Chronic Spontaneous Urticaria (CSU) is a common and distressing skin condition that causes itchy and sometimes painful hives or wheals...
What causes CSU?
In our immune system we all have mast cells, which are cells that circulate in the blood and are found in most tissues in the body.
Mast cells help the immune system to reduce inflammation, fight infection and assist with wound healing and repair. When you experience urticaria, mast cells in
the immune system are activated due to
a signal (trigger) and release chemicals, including histamine, into the skins tissue, causing the red itchy raised rash, often referred to as hives.
Research suggests that in about 50% of people with CSU, the cause of their CSU is autoimmune. This is when the body mistakes its own cells as harmful and so activates cells including mast cells which then cause the symptoms of urticaria.
How can having CSU affect me?
CSU is a visible skin condition that can be painful, with flare ups being very unpredictable and affecting your ability to do your usual activities. CSU can affect:
- Your sleep: poor sleep can affect your ability to concentrate and can also lead to feelings of irritability and low mood.
- Your mood: can make you feel fed up, anxious and frustrated and this can lead to you feeling isolated.
- Your ability to take part in social activities and hobbies, due to pain, discomfort or reduced confidence in your appearance.
- Close relationships: are often affected due to the discomfort of being touched
Can allergy trigger my CSU?
NO. CSU is not caused by allergens (substances which cause an allergic response) or an allergic reaction. Allergy testing, elimination diets, and avoidance of the usual triggers are not always useful in trying work out the cause or manage symptoms. It is true that for some people, there may be things that can make their CSU worse, but they won’t cause CSU. This is what makes CSU different from other urticarial skin reactions is that there is often no known trigger or cause.
What can I do to manage my symptoms?
Soothe the skin:
- Applying cream-based or light emollients with antipruritic (anti-itch) ingredients such as lauromacrogols or menthol in aqueous can help reduce itch and discomfort.
- Avoid using perfumed or scented emollients, toiletries, cosmeticsor bathing products as this can cause more irritation to the skin.
- Apply an ice pack – This can often calm the itch sensation. A cool bath can also help. This should be avoided if cold temperatures affect your urticaria.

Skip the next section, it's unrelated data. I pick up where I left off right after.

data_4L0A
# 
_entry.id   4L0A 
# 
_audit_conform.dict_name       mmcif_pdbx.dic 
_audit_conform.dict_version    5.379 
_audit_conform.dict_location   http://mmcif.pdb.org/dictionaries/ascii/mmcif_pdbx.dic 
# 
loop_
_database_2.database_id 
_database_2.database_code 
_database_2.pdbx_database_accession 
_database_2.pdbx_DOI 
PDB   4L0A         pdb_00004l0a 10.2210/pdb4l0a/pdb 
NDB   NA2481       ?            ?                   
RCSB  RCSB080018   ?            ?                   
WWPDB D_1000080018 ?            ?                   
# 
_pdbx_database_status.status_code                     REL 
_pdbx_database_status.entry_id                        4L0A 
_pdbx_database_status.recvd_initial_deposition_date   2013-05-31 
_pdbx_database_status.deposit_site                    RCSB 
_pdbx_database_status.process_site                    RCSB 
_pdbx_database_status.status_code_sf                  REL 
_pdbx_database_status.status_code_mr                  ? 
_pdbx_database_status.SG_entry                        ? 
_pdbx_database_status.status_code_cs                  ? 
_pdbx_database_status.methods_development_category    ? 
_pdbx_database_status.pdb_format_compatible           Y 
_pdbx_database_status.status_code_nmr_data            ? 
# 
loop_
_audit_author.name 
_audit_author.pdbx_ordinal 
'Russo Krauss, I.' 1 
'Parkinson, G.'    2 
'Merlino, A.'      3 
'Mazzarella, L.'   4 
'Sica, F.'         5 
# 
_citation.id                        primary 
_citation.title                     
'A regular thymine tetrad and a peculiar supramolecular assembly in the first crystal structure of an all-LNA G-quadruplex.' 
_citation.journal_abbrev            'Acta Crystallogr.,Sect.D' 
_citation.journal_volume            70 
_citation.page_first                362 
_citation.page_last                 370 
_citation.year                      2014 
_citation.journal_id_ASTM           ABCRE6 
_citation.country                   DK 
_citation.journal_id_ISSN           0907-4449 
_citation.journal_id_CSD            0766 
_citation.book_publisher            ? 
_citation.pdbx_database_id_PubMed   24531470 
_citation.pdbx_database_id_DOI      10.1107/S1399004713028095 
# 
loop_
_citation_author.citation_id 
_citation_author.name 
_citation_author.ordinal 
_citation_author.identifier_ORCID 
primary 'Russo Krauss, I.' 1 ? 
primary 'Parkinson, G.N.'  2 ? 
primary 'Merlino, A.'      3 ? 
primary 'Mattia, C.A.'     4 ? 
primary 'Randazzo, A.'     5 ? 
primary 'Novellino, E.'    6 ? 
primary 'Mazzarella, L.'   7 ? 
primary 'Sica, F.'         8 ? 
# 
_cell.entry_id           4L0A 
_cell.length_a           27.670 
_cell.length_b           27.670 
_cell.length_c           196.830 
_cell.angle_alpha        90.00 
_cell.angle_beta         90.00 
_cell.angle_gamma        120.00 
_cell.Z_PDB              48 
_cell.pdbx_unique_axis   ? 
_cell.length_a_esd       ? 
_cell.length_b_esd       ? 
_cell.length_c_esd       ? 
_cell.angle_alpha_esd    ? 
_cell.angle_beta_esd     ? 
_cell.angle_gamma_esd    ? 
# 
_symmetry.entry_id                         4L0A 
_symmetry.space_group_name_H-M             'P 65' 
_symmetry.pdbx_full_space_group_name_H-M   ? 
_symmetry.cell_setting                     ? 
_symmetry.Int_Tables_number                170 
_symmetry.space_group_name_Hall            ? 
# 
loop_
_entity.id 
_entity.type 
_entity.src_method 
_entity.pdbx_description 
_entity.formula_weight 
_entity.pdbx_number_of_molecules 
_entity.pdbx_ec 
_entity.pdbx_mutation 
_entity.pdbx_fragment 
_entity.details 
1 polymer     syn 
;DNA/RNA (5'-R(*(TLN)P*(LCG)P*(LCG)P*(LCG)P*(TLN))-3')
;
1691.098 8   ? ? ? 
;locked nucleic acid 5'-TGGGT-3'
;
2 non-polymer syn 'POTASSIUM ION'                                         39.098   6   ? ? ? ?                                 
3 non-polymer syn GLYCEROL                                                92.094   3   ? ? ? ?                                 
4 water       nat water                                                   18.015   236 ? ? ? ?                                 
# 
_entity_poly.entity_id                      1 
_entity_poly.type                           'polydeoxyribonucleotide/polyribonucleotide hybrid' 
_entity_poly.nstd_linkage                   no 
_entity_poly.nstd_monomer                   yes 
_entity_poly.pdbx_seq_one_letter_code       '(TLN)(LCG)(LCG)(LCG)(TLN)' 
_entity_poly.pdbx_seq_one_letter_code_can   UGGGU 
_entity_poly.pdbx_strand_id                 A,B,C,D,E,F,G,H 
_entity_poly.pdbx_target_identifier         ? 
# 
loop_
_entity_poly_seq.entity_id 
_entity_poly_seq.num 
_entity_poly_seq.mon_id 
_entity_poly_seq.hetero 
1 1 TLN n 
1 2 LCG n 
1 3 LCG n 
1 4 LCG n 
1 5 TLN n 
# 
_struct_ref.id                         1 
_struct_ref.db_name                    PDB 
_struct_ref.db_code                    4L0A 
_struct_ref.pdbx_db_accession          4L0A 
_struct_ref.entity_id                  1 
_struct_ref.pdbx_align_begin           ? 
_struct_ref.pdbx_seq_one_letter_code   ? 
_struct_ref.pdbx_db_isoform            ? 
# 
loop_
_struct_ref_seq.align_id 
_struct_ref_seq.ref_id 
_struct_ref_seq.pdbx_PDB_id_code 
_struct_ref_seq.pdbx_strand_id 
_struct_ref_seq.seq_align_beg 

Try to avoid scratching – Scratching releases more itch chemicals (histamine) and will make you itch more.
Wearing loose light clothing – This helps to reduce itch and make you feel more comfortable.
Try to relax – Reduce stress and avoid stimulants – In some people avoiding alcohol, recreational drugs, caffeine or extremes of temperature can help reduce symptoms.
Avoiding certain medications – Aspirin, non-steroidal anti- inflammatory (NSAIDS), opiates e.g., codeine and ACE inhibitors can make the symptoms of CSU worse in some individuals. If youare on these medications, speak to your doctor about stopping them before you do.
What do I do if I think I might have CSU?
If you suspect you have CSU you need to speak to your from your GP or other healthcare professional. Your health care professional may carry out diagnostic testing to make sure your symptoms are notcaused by any other medical conditions. They may also ask you to keep a symptoms diary or complete a CSU severity scoring system to help them to assess how severe your symptoms are.
To be diagnosed with CSU your symptoms need to be present daily for at least six weeks, and it may take a few appointments with your GP or healthcare professional to get diagnosed with CSU.
What is the treatment for CSU?
Taking a daily nonsedating antihistamine. For most people, this will stop the symptoms. Medical guidelines recommend that doctors can increase antihistamines up to four times the normal daily dose to achieve symptom control.
If antihistamines are not effective, then a tablet called a Leukotriene receptor agonist can be tried to see if this helps reduce your symptoms. Sometimes a one-off short course of corticosteroids tablets may also be offered for severe flare ups.
The next step is to try immunosuppressive treatments, such as ciclosporin. This treatment is designed to supress the immune system and is usually started by a specialist in hospital, as it requires regular blood test monitoring to reduce the risk of side effects.
Where other treatments haven’t helped, newer treatments called biologic therapies can be given. Biologic therapies are used to target a certain part of the immune system and switch off or block the immune cells that are causing the symptoms. These treatments are only available from specialist hospital departments.
When should I ask for help?
It is important to ask for help if:
- Your symptoms are not well controlled, and/or are affecting you being able to do day to day activities, and/or your mental health
- You are taking antihistamines continuously to control your symptoms for more than six weeks
- Your symptoms are painful, persistent and do not go away
- CSU symptoms are rarely life threatening, but you must seek urgent medical attention if your tongue or throat is swelling or if your swallow, airways or breathing are affected.
If you feel your symptoms are not being managed well enough, speak to your healthcare professional. They can refer you for specialist treatment if it is necessary. Do not suffer in silence, help is available for CSU.